Attaway said her husband at the time was so angry with her for breaking it off that he didn’t even come home for the birth of his youngest son.

When he did come back from Afghanistan after a year, he stayed at Fort Campbell in Clarksville, Tennessee, where he was based, and partied with his friends until he finally came home for about a month after processing from the Army.

“The whole entire month that he was here, he was making phone calls to Florida claiming that he was calling his father,” Attaway said. “He was actually arranging to have a job and all this other stuff, getting his own bank account and what not, so that he could move down there and stay down there.

“So when he told me that he was going down to help his dad, he loaded up his car, and I kept asking him, ‘Well, why do you need all this?’ And he goes, ‘Oh, you know, I’m just gonna take it down there for storage.’ I knew he was lying, I’m not stupid, you know?” Attaway continued. “And yeah, we were separated but still, it’s like, ‘You need to be here to help me with these boys.’ He drained our bank account and took off to Florida.”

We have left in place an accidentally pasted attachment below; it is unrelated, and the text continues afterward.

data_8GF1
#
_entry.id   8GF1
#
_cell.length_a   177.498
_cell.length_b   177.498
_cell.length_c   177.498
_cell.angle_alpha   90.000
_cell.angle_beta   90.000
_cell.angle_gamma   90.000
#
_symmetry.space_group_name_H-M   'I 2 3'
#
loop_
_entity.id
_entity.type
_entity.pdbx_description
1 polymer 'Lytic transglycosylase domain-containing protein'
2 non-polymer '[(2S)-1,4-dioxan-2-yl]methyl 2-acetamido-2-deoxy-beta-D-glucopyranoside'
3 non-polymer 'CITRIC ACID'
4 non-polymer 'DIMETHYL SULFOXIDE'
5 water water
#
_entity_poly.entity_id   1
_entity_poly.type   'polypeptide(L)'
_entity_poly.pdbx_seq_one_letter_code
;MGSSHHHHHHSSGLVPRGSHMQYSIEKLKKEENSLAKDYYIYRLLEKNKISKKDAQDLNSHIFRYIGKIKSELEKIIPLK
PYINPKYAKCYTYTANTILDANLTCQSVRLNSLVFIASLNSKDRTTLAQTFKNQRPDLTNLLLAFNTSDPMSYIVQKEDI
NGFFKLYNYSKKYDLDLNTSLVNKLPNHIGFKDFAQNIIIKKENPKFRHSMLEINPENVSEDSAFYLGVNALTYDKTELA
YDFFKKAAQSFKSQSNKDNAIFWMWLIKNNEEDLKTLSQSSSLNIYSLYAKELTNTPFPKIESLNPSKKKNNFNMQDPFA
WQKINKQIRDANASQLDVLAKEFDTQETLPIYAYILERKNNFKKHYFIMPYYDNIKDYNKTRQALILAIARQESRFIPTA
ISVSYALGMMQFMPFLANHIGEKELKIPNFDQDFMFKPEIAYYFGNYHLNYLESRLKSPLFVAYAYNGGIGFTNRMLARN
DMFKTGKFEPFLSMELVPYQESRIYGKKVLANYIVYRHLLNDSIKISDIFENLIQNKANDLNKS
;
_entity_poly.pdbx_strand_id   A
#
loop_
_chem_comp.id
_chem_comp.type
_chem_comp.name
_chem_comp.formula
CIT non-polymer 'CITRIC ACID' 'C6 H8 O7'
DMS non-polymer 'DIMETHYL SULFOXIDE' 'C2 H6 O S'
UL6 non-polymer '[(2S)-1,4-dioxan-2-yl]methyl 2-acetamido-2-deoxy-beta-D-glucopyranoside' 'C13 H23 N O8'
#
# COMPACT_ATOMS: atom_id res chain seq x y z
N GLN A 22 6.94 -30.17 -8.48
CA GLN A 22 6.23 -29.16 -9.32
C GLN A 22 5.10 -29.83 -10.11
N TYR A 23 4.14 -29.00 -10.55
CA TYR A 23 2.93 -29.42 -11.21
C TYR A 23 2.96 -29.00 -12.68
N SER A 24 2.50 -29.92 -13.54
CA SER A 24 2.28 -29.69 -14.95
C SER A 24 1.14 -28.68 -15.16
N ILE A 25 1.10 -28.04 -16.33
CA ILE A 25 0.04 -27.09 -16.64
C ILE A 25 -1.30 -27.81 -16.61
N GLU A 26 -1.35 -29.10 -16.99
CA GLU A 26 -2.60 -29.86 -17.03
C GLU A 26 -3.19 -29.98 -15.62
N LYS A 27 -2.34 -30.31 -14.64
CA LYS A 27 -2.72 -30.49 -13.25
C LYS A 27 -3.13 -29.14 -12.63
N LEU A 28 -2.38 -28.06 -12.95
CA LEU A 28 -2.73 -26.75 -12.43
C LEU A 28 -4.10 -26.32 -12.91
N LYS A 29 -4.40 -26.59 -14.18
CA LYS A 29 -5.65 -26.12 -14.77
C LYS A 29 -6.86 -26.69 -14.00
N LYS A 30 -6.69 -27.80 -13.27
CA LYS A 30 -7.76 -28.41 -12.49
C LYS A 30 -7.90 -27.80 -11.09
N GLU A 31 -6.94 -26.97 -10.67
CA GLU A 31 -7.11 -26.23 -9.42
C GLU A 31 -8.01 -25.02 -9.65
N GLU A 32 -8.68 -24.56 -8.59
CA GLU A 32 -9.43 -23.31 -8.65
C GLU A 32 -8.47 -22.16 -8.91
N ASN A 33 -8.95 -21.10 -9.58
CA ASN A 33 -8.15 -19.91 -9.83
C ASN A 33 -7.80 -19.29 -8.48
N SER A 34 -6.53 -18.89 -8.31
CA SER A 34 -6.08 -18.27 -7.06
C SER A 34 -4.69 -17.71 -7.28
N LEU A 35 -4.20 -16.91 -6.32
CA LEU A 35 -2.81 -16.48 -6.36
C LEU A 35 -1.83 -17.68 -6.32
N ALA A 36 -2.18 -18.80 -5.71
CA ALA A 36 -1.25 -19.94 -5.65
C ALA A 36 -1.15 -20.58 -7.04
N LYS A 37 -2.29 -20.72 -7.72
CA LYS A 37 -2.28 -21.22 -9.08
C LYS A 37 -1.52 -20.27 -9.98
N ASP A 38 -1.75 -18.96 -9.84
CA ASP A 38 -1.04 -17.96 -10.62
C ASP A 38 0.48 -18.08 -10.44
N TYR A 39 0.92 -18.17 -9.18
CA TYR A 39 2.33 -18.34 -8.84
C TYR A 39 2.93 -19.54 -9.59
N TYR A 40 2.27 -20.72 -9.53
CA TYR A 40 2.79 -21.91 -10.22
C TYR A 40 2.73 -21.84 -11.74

She later found out that he had moved in with a girl he had been seeing ever since they had begun their marriage counseling and vow renewal.

It was at this point that Attaway began a 10-month training program at the Franklin County Sheriff’s Academy.

“I always respected law enforcement. I always wanted to be in that field, I just did not have the personality for it and I knew I didn’t,” said Attaway, as her 5-year-old tugged her sleeve to have her watch him play his game.

The personality flip, however, that she had experienced during her marriage made her more fitting for the field she was pursuing and gave her the extra push she needed to begin the sheriff’s academy. “My personality flipped, and when it did, I’m like, ‘I can do this.’”